This is a unique book. As it describes itself on the back cover, it’s the first systematic approach to blind tasting through the lens of wine structure. It’s really well written, and it’s certainly a book a lot of people seem to have been waiting for.
Nick Jackson, who recently gained his Master of Wine qualification, has written this book for people who are in the same position he was: facing daunting blind-tasting exams. Tasting blind is difficult, and in an exam setting doubly so.
What do you do to prepare? Taste as many wines as you can, and put as many markers on your taste-scape as possible. But while this sort of tasting is important, it’s even better if you have a theoretical framework to guide and inform your tasting.
This is what Jackson gives in this pithily-written book. His stroke of genius, though, isn’t simply to produce another book trying to describe the aromas and tastes of each wine style, place and grape variety. Instead, he seeks to forge a new way of looking at wine: how it feels in the mouth.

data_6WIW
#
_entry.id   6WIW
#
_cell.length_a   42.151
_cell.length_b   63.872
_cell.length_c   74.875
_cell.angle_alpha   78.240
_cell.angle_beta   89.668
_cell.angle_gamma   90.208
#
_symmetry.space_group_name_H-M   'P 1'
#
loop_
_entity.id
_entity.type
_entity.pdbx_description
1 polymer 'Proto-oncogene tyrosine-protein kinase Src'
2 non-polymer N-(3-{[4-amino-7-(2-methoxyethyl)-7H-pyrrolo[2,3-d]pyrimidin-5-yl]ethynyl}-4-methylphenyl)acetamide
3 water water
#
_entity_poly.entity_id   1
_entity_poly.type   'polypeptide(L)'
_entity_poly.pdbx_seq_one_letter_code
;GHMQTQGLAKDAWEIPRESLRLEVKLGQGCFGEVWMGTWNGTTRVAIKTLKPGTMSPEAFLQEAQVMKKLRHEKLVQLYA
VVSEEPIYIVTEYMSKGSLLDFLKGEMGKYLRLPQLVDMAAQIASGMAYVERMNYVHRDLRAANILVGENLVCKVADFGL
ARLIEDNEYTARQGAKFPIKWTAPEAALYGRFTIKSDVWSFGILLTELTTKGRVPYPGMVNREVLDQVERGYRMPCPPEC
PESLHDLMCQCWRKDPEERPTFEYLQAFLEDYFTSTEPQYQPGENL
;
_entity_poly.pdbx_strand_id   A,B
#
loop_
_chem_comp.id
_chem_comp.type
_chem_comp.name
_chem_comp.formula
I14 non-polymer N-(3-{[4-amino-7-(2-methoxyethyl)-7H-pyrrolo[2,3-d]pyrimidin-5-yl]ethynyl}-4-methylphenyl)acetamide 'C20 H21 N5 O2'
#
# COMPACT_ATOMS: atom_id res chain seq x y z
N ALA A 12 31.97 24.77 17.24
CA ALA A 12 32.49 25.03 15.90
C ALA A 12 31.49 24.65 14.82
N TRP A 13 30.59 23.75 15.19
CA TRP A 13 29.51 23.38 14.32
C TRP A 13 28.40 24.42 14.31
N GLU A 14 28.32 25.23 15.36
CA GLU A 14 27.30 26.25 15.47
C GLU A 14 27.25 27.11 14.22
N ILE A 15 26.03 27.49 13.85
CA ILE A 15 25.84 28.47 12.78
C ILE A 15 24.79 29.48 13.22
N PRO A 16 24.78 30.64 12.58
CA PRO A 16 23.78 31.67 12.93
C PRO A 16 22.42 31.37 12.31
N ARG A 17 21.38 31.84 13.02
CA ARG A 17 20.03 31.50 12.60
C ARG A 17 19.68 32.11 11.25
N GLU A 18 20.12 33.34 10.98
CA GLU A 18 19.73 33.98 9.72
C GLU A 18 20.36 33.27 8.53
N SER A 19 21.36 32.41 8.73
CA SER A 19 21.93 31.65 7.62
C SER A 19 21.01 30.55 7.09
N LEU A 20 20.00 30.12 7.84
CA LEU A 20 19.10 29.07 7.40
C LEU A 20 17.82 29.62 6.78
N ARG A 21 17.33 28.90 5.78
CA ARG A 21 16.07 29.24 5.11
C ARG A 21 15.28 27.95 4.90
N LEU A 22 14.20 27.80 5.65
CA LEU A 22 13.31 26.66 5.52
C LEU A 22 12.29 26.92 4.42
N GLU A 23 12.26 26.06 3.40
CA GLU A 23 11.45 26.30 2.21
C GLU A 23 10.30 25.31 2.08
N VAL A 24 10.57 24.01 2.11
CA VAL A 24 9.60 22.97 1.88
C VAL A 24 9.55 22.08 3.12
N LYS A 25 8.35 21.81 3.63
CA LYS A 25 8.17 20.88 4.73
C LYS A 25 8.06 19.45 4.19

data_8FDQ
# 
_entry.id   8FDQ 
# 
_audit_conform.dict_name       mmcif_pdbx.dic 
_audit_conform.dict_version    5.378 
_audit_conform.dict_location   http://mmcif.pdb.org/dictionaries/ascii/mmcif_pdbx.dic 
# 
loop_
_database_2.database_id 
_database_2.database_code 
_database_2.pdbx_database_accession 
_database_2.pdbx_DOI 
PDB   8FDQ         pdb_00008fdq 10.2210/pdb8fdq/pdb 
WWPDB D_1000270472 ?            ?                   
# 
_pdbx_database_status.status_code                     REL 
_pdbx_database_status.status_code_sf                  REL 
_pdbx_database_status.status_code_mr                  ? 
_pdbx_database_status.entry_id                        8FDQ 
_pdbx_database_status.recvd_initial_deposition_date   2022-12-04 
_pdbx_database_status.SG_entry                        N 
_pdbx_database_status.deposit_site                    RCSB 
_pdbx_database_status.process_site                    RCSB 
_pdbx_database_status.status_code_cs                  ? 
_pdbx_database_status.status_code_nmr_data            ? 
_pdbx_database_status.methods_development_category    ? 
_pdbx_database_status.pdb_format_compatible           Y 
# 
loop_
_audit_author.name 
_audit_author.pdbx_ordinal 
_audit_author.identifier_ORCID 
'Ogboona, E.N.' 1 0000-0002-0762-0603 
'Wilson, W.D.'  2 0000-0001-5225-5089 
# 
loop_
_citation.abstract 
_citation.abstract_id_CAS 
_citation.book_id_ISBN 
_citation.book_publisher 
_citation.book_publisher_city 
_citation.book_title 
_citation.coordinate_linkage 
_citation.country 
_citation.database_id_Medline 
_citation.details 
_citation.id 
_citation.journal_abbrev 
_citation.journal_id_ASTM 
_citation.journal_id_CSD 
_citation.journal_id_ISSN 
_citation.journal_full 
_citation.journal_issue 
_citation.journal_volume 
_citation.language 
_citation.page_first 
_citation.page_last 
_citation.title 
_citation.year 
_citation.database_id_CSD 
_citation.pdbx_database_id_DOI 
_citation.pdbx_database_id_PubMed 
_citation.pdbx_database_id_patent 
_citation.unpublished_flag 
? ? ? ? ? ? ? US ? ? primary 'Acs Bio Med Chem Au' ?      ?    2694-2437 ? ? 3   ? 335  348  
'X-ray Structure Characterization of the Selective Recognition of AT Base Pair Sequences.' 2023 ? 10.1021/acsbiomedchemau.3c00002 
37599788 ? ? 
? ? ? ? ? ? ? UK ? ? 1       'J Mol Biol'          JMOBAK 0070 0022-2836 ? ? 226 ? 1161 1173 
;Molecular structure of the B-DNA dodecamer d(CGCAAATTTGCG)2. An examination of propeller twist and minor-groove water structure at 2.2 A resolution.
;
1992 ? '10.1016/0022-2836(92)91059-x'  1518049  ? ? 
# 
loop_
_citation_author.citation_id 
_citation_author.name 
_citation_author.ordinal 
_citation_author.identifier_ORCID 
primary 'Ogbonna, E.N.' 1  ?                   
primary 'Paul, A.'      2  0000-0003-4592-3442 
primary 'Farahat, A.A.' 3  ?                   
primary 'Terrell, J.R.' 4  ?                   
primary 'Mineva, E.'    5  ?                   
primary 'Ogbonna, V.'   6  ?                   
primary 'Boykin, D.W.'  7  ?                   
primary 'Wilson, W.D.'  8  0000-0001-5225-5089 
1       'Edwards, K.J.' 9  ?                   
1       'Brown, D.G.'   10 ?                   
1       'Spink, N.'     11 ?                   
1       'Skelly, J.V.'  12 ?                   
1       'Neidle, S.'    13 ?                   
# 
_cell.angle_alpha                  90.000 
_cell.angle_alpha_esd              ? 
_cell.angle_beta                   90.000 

No one has really done this before in any sort of systematic way, and Jackson has done it really well. He’s also illustrated some of these ideas in terms of helpful schema of how the wine feels.
By its very nature, a book trying to sum up the taste of the world’s wines in 168 pages is going to end up generalizing a bit. It’s impossible not to. But I think this will serve as a very helpful theoretical framework to help people taste blind better. It won’t make you a genius taster straight away, but it should help focus the tasting efforts of anyone looking to learn about wine, and especially for anyone sitting a blind tasting exam.
This is the sort of book you read, and then you think – why has no one done this before?
Available direct from Amazon.